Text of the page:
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November 19, 2008
How much is that doggie ticket?
If you fly with a small dog, be prepared to pay a lot.
I wanted to take Mini, my 10-pound toy poodle, with me during a Thanksgiving trip. My round-trip ticket cost: roughly $300.
Here were the round-trip costs for Mini to ride under the seat in front of me:
- American Airlines: $200
- USAirways: $200
- JetBlue: $200
- Continental Airlines: $250
- Delta: $300
- United Airlines: $350
- Southwest Airlines: does not allow pets (except service animals) $150
On most of the airlines, it would cost nearly the same to stow Mini as a carry-on bag under the seat in front of me as my own seat. On one airline, Mini's ticket would cost more than my own.
Just a few years ago, airlines were touting "fly with your pet" programs. This year, most airlines have raised all of their fees across the board, including pet fees.
Can someone explain the economics of extremely high pet fees? Are the airlines trying to disincentivize carry-on pets, or do they see it as easy money because of well-heeled dog owners?
As for my travel plans, I'm staying put.
UPDATE: JetBlue just announced a new pet program, JetPaws. A few extra perks but it still cost $200 roundtrip to bring your pet.
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I'm glad there are high fees for this. I do not want airplanes packed with people bringing their pets because it is cheap. I'm a dog owner, but this is a slippery slope to start butting into other people's personal "space".
It would be cheaper to buy a new dog on arrival. Or perhaps rent one for the duration of your stay. I've always wondered why pet leasing never took off.
I just flew with my parrots and Delta only charged us $150? As long as it fit under the seat...
hey pet owners, ever stop to think that you are in a sealed space with many other people, not all of whom love or even tolerate your furry/feathered friends? Some of us have allergies. Some of us just prefer to enjoy animals from a distance. Well, no one asks us if we mind being cooped up with your pets. And it's not like we can move to another spot until the flight has concluded. So, please, find a sitter, a kennel or the cargo hold.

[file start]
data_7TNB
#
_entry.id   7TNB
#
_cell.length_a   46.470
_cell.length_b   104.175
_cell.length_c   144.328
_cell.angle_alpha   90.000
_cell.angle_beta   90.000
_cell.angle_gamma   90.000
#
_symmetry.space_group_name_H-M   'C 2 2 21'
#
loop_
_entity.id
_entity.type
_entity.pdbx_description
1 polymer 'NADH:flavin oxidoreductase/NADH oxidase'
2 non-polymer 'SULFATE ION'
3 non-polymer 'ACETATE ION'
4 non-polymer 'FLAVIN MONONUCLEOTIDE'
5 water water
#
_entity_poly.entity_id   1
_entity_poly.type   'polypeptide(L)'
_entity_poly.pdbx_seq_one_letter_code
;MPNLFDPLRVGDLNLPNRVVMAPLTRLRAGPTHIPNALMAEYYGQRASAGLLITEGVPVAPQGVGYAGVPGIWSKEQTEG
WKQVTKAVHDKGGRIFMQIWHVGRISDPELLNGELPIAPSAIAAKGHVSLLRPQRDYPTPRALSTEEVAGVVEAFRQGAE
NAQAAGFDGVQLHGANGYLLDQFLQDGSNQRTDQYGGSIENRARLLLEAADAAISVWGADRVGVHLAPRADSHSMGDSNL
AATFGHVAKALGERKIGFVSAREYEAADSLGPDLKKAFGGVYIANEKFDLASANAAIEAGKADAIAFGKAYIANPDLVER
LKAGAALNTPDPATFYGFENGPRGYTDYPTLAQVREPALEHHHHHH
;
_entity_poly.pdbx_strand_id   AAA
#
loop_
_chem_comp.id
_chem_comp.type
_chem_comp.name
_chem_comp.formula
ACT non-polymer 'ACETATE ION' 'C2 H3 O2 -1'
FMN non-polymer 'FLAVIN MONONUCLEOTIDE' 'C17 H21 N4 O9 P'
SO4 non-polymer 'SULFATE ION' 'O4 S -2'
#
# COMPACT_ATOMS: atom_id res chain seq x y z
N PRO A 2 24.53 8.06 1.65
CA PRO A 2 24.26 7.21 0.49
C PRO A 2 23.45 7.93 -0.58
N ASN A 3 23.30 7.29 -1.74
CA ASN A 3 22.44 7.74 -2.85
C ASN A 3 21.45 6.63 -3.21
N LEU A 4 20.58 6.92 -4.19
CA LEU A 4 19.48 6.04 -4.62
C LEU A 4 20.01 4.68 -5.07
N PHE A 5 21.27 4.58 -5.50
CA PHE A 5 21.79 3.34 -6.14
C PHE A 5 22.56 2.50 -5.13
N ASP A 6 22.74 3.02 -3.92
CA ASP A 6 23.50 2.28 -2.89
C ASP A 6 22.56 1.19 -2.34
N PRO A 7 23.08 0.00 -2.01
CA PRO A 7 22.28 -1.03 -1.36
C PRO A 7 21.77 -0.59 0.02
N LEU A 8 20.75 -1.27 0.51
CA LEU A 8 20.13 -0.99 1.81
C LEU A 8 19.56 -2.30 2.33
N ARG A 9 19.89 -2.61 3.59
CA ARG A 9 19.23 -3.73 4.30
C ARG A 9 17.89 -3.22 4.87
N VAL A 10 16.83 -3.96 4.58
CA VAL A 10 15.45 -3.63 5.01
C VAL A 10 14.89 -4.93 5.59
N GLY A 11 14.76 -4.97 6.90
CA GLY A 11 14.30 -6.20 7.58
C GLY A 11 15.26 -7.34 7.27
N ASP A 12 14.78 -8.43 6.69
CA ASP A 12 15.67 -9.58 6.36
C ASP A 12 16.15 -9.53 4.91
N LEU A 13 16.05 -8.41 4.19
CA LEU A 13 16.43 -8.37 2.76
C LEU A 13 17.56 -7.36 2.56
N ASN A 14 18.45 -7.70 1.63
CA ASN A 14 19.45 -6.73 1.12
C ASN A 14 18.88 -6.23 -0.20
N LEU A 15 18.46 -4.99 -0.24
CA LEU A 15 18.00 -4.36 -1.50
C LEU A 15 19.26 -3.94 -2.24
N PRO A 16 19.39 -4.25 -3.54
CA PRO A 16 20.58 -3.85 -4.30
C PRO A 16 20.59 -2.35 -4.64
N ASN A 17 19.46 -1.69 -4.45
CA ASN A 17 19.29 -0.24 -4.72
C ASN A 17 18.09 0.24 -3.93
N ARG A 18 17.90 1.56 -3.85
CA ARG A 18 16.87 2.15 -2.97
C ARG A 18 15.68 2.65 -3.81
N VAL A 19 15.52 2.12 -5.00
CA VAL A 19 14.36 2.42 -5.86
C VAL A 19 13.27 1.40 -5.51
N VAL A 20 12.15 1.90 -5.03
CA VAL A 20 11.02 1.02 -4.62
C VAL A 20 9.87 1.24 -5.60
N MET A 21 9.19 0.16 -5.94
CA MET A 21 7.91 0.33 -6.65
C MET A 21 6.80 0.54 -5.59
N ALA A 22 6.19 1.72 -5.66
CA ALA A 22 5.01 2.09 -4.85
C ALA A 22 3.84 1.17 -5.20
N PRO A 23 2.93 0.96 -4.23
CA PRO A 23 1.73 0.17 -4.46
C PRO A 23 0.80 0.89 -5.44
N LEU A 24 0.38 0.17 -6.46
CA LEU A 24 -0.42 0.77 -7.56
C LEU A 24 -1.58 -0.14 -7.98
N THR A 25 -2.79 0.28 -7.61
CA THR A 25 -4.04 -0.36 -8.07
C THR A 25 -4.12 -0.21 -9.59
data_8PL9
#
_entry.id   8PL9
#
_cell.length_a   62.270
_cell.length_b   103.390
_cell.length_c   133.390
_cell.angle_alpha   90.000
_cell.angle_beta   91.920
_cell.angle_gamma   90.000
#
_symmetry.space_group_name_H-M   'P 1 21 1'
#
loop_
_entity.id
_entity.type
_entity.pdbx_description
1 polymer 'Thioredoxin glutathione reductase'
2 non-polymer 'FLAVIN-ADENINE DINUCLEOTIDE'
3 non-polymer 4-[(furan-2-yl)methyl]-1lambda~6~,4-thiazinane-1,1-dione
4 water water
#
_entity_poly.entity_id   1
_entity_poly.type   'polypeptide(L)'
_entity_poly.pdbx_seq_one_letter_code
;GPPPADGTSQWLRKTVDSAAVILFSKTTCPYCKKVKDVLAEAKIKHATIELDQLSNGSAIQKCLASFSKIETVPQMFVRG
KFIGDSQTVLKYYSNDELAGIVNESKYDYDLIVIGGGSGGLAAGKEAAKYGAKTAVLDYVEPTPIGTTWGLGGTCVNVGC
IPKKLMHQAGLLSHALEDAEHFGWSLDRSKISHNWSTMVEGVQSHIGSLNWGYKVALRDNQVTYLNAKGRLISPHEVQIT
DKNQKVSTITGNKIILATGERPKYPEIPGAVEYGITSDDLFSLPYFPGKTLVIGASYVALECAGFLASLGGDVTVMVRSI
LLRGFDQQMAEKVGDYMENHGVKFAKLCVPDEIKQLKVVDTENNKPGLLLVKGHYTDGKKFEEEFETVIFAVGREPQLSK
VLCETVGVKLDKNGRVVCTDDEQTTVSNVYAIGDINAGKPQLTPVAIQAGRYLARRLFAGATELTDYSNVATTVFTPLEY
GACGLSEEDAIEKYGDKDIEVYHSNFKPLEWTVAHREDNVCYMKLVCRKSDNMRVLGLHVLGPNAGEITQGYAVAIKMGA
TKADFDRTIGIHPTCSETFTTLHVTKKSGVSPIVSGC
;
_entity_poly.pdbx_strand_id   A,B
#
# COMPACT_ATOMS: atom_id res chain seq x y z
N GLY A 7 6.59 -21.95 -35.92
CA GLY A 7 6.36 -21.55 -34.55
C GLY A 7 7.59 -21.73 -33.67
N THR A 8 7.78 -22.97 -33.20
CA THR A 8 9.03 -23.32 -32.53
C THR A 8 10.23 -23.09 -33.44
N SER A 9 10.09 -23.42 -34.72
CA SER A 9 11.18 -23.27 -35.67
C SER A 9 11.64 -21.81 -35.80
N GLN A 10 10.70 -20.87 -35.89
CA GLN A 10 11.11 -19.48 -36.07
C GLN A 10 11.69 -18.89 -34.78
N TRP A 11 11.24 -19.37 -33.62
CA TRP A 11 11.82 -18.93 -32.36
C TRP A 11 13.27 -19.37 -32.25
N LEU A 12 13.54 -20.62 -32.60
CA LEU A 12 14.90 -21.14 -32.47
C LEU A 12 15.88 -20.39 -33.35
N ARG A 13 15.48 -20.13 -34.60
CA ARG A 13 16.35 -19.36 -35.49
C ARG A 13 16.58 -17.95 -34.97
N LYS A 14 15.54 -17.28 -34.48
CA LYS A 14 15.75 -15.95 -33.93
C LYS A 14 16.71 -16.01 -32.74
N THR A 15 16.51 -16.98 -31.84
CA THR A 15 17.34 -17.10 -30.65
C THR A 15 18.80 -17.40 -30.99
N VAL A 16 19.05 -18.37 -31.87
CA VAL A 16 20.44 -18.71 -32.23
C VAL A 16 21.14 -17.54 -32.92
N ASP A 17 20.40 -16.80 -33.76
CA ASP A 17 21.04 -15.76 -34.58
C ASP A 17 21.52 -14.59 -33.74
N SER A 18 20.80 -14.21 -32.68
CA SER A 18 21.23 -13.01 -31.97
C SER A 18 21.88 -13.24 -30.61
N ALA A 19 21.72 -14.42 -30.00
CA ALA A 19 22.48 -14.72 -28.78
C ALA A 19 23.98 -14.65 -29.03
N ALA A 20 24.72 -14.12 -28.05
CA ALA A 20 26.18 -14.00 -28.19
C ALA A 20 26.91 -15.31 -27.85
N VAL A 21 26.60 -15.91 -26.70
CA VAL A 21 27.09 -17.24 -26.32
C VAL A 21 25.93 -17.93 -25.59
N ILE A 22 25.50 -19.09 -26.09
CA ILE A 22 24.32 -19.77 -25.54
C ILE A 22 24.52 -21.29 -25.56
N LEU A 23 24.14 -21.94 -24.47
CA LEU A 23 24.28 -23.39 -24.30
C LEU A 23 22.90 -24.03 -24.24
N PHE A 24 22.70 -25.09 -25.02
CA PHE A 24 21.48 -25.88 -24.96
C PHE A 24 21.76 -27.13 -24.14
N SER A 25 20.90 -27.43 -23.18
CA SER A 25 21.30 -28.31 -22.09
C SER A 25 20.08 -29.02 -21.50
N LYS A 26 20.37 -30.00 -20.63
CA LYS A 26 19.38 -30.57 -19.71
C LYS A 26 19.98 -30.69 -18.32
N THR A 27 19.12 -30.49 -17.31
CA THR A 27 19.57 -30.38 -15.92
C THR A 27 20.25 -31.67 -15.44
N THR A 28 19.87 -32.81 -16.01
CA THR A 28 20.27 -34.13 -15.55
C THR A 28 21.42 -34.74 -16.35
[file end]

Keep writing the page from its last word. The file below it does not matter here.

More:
I spoke to an travel industry guy.
He says that pets on flights proved massively unpopular with many fliers. But, having opened the door, the airlines could not close it without offending pet lovers.
Instead, the airlines decided to creep up the price, hoping the problem would go away by itself when the pooches head back to the hold...
Whaaaaaaat?!?!?!?! That's outrageous! If dogs are small enough to fit in a carry-on (our chihuahua is 3 pounds), why the surcharge? Doesn't the dog bag count as a carry-on?
I have traveled with my dog Chachi before on flights and he is quiet and more well-behaved than some children. I haven't minded paying the extra fee in the past -- it usually worked out to be about the same as boarding Chachi for the duration of my trip. With prices this high, I may as well buy two tickets, and he can sit in the seat next to me. ;)
It's not personal. Or even about pets. It's a way of staying afloat by making money on what you don't do, because you can't make money on what you DO do. Banks do this, too. And look where it got them. And all of us.
Interesting article and I did not know the prices were so high. But I imagine that the airlines consider this a luxury item and so they'll charge accordingly. I know there have been comments on here form people who don't want pets to travel. All I can say is that when I think of all the flights I've taken where I have had to endure screaming, crying kids wanting to get up then down, up, down, preventing me from sleeping, listening to music, etc., and parents with the attitude of, "oh well, they're just kids," I'd rather travel with a plane full of dogs any day!
As usual, Southwest has the most sensible policy.